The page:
It's possible there might be a doubt with an original story rather than a direct adaptation that the writers/directors will not capture the essence of the source material, but I'm in no doubt here that this is Asterix. On one hand, it is absolutely steeped in Asterixiana, to the extent that, where Mansions of the Gods was a very faithful, slightly elaborated adaptation of one of the very best Goscinny-written stories, Secret of the Magic Potion plays like a best-of for the solo Uderzo books. Hallmarks include cameos from past stories (Cassius Ceramix from The Big Fight, for example, makes a notable appearance) and Asterix wandering off after a fight and discovering plot-relevant information, the fantastical elements played up (and scaled up) like in The Great Divide and The Falling Sky, even giving Cacofonix a significant role to play (rather than being the punchline) like in The Magic Carpet. Also, the village hews close to apocalypse again, as it does more than once in Uderzo's albums. But beyond all the familiar elements, The Secret of the Magic Potion shows it really understands the ideas it's playing with, how story bits go together and how vital the characters are to all of this, and that's what makes it rather great. I think a really important exemplar of the film understanding of what it's doing is introducing two rather indelible new characters; a young girl of the village with an inventor's mind, Pectin, and an apprentice druid, Teleferix (at least, that's the French character name and I can't recall or find anywhere if he's named differently in English).
Teleferix, as a potential apprentice to Getafix and a pawn of Demonix, has a rather large lesson to learn and Pectin... well, that's where the film most surprised me. Pectin is introduced soon after we learn Getafix is to seek an apprentice among trainee druids, just as she's attempting to perfect an invention. I naturally thought that this was an opportunity for a nice progressive streak of feminism and she was going to become Getafix's successor, against the odds, by the end of the film. Sure enough, she tags along on the adventure, expectations set against her throughout the course of the film, and finally, she's in a position to make the magic potion herself - she's seen all the ingredients and Getafix shares the last secret with her so he can battle Demonix to give her time to cook it up and then... they succeed, the day is won and everything goes back to normal. Getafix dispenses with the help of Teleferix and seems to have regained confidence in his ability to bear the burden of the secret (ultimate) weapon after facing down Demonix.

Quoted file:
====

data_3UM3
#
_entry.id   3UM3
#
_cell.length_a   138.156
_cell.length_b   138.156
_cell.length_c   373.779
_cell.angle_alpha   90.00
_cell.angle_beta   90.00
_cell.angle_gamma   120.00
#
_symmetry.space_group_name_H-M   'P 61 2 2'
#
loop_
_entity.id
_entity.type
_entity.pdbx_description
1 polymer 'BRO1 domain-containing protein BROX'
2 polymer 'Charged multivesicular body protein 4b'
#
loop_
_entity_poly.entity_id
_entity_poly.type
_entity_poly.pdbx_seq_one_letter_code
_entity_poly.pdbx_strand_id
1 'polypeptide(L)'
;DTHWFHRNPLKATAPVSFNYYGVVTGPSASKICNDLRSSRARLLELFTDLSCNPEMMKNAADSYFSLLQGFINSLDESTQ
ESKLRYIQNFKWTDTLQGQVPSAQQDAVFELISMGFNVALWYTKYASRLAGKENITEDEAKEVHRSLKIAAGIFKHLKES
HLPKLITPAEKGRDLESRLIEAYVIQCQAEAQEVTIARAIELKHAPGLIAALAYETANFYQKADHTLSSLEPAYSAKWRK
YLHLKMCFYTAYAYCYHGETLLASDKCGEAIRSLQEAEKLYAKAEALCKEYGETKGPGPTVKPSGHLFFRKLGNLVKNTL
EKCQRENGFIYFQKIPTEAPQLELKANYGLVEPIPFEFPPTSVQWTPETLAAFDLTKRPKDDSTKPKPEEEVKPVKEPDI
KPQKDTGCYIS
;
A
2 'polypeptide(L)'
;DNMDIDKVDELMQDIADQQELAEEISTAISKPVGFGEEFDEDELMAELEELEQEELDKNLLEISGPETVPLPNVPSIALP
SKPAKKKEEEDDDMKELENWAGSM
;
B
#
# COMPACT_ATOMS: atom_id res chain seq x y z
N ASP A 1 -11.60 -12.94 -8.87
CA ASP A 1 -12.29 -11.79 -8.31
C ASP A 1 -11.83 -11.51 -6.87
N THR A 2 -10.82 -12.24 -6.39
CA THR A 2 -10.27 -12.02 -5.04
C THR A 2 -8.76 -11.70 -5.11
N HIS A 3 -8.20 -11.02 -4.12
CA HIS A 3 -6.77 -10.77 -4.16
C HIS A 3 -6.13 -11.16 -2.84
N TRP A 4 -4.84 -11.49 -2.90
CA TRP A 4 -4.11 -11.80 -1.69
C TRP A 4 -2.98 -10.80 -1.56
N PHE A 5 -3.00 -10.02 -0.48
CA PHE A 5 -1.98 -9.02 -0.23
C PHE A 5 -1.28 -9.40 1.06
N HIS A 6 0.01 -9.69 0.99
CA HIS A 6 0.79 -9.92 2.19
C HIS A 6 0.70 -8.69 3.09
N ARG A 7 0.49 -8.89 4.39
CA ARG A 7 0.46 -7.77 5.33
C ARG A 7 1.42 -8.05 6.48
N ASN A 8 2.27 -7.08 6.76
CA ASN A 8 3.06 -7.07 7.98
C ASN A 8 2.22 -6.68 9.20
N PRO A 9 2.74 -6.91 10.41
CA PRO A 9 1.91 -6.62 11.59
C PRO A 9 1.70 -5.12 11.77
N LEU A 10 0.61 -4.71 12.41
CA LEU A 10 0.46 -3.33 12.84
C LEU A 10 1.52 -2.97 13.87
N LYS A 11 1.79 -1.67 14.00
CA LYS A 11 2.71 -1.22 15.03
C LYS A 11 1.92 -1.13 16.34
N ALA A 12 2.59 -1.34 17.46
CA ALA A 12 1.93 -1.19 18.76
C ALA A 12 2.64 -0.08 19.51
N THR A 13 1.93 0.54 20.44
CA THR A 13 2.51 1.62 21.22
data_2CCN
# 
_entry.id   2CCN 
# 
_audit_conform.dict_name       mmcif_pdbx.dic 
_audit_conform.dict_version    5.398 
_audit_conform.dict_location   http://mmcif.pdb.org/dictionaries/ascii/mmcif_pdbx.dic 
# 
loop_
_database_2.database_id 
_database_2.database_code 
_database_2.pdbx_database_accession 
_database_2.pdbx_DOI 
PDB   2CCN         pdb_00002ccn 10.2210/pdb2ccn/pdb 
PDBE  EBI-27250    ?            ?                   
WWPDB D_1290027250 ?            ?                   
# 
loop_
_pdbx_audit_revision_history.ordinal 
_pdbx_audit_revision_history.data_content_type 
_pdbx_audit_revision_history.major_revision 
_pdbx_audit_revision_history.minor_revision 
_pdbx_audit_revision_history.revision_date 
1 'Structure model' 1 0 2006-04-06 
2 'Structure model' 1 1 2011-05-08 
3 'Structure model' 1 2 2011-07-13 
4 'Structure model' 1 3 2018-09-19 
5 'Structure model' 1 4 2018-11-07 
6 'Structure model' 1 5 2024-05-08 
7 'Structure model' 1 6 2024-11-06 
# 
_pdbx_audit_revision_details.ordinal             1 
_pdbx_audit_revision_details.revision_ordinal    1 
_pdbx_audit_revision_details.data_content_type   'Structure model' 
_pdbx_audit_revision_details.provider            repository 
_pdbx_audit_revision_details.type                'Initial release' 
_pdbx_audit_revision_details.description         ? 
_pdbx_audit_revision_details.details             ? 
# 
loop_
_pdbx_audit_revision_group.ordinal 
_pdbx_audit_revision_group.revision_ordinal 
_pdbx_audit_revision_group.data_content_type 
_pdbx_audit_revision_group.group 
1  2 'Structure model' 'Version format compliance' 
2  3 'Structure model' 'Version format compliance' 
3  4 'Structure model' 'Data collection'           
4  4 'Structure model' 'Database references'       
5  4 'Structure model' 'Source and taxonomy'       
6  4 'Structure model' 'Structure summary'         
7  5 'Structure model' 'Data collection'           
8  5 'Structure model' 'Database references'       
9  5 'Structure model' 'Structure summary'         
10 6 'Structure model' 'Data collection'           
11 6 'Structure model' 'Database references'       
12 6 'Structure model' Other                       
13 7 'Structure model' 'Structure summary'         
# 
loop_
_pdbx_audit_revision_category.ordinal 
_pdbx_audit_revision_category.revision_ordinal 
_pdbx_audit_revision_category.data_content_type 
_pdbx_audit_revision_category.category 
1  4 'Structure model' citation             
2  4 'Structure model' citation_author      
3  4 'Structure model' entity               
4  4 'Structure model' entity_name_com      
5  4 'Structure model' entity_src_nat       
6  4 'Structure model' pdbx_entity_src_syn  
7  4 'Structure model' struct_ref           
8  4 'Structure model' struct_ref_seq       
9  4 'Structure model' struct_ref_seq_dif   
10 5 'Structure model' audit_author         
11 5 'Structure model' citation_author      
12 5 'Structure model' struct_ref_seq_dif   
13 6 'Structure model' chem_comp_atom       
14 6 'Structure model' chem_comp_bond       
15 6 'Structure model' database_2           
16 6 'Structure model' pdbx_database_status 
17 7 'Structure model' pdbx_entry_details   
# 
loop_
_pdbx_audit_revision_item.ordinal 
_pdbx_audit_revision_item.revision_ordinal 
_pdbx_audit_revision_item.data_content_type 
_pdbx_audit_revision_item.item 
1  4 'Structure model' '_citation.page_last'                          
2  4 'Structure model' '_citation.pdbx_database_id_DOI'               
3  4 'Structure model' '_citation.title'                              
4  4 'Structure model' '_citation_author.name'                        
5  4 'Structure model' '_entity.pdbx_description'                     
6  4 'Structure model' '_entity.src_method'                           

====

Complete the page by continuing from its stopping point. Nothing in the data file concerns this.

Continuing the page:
At the customary celebration banquet, Pectin apologises to Getafix for not being able to forget the recipe despite trying and he reassures her, saying he's sure she will forget (which, while I'm sure this is not the intention, potentially has some sinister undertones). However, as she runs off to play with the other children, Getafix says to himself something like: "Or will you, I wonder...?" and the look of realisation in his eyes tells that, for the first time, he considers he might be able to trust his secret (power) to a woman. Well, to say that's underwhelming as a progressive statement is quite an understatement. It nearly floored me how ungenerous that concession is, and it made me reassess what I'd been anticipating. Whereas I'd been expecting the Pectin/Getafix relationship to be about her coming into her own from her perspective, it's really all about Getafix the patriach getting to that small window of realisation. That speaks volumes for the fictionalised culture it is taking place in, and I wonder what it says for modern French culture as well. I was surprised, but also rather delighted that it had subverted my expectations. The Asterix stories, for all their good points, have never really made very great strides with feminism, as is rather exposed when Uderzo attempts to broach the subject in 1991 with The Secret Weapon. Still, The Secret of the Magic Potion is on point here with attitudes to imperialism, the military, tyranny and ultimate weapons.
It was a surprise that Asterix and Obelix are really only here in strong supporting roles, but it's not at all to the film's detriment. There are many other incidental pleasures and surprises, such as a hand-animated flashback, a Jesus joke, a 2D map sequence, a helicopter sight gag and a wonderful ellipsis with druids that is within moments funny, develops Cacofonix's character and raises the dramatic stakes. The rock-'em sock-'em robots final fight is the sort of thing that only really happens in the Asterix films (and The Falling Sky), but it's a good pay-off in many ways, certainly witty enough and, while once again accompanied by You Spin Me Round, is certainly more fitting here than it was in The Adventures of Tintin.
To sum up, I think this my favourite Asterix story for many years (I can't wait to see it again) and I strongly recommend you seek it out if you're an Asterix or animation fan, or just a lover of good film craft.